Ronna McDaniel, chair of the Republican National Committee, called for party unity after a poor performance in the midterm elections resulted in a slim Republican majority in the House but a loss of control of the Senate.
McDaniel, who is up for re-election in January, warned that “infighting” within her party will pave the way for future Democratic electoral victories.
“We cannot despise each other to the point where we forget what the Democrats are doing to the country. McDaniel told John Catsimatidis on his WABC 770 AM broadcast on Sunday, “We can’t be so upset at one other that we say, ‘I’m not going to vote for this Republican because they like this candidate, or they’re a RINO or establishment, or they’re MAGA.'”
“We must unite, because if you look at many of these recent elections, you will see that Republican voters were the deciding factor. We must unite because the Democratic Party is ruining our country. If we want to be victorious in 2023 and 2024, we must demonstrate unification. “But if we have infighting, no one will join our party,” she explained.
On Dec. 5, while campaigning in Georgia, Republican Herschel Walker lost his bid to defeat Democratic Sen. Raphael Warnock in a runoff election on Dec. 6.
McDaniel cited Georgia, where Democratic Sen. Raphael Warnock defeated Republican Herschel Walker, as an example of the “ticket splitting” occurring among Republican supporters.
On November 8, Republican Gov. Brian Kemp defeated Democrat Stacey Abrams by more than 8 percentage points, but Walker was forced into a runoff with Warnock because neither candidate received more than 50% of the vote.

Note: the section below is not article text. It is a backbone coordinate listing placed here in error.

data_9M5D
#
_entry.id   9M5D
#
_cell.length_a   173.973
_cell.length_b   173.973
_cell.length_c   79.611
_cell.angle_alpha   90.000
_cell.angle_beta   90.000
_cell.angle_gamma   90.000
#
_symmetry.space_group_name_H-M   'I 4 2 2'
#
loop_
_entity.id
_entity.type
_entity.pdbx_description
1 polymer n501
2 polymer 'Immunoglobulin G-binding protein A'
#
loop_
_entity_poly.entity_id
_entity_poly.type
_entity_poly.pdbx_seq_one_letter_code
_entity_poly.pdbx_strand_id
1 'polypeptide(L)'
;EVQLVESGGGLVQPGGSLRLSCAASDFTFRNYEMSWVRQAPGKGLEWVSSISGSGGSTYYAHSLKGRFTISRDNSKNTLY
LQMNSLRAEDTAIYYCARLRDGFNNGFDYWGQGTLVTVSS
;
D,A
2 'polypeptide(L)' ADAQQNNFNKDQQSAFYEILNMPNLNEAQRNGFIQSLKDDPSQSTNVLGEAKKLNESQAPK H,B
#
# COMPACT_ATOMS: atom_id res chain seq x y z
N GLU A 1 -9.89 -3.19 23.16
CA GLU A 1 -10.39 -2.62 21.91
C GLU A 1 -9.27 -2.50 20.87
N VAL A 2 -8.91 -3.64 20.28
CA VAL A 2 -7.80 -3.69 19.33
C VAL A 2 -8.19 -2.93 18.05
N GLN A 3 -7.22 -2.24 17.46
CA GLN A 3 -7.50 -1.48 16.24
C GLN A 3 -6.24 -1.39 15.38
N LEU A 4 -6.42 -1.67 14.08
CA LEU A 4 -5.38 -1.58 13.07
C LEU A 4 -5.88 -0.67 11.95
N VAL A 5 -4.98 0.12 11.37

Warnock then trounced the former NFL star in the runoff on December 6, solidifying the Democratic majority in the Senate.
She stated that the Republican Party must determine why voters do not support all GOP candidates.
Rep. Kevin McCarthy is projected to become the next speaker of the House following the Republicans’ slender majority in the chamber following the midterm elections on November 8.
“The RNC does not choose candidates. The voters decide. We do not perform messages. That depends on the campaigns. But we do do turnout. “The one thing we’re observing right now is that turnout was sky-high, but not every Republican candidate received votes,” she added.
Longtime Republican strategist and advisor to former President George W. Bush, Karl Rove, attributed the midterm elections to Donald Trump for promoting candidates who alienated voters.
“There were numerous candidates whom, ultimately, Republicans… could not vote for. “We ended up with some knuckleheads because President Trump approved them without sufficient screening,” Rove told Catsimatidis.
The quality of candidates is important. This election marked the return of ticket-splitting candidates. It was a group of Republicans who said, “I cannot vote for someone who is mediocre or unqualified for office,” he explained.
Rove noted Ohio, where Republican Governor Mike DeWine defeated his Democratic opponent by more than 25 points on November 8, but Trump-backed J. R. Majewski lost his House election by 13 points.
“Trump endorsed [Majewski] because he put a large Trump campaign sign in his front yard during the 2020 election. [Majewski] claimed to be a battle veteran, to which Trump responded, “That’s my guy.” “It turns out he never engaged in combat,” stated Rove.
He said, “We did this repeatedly.”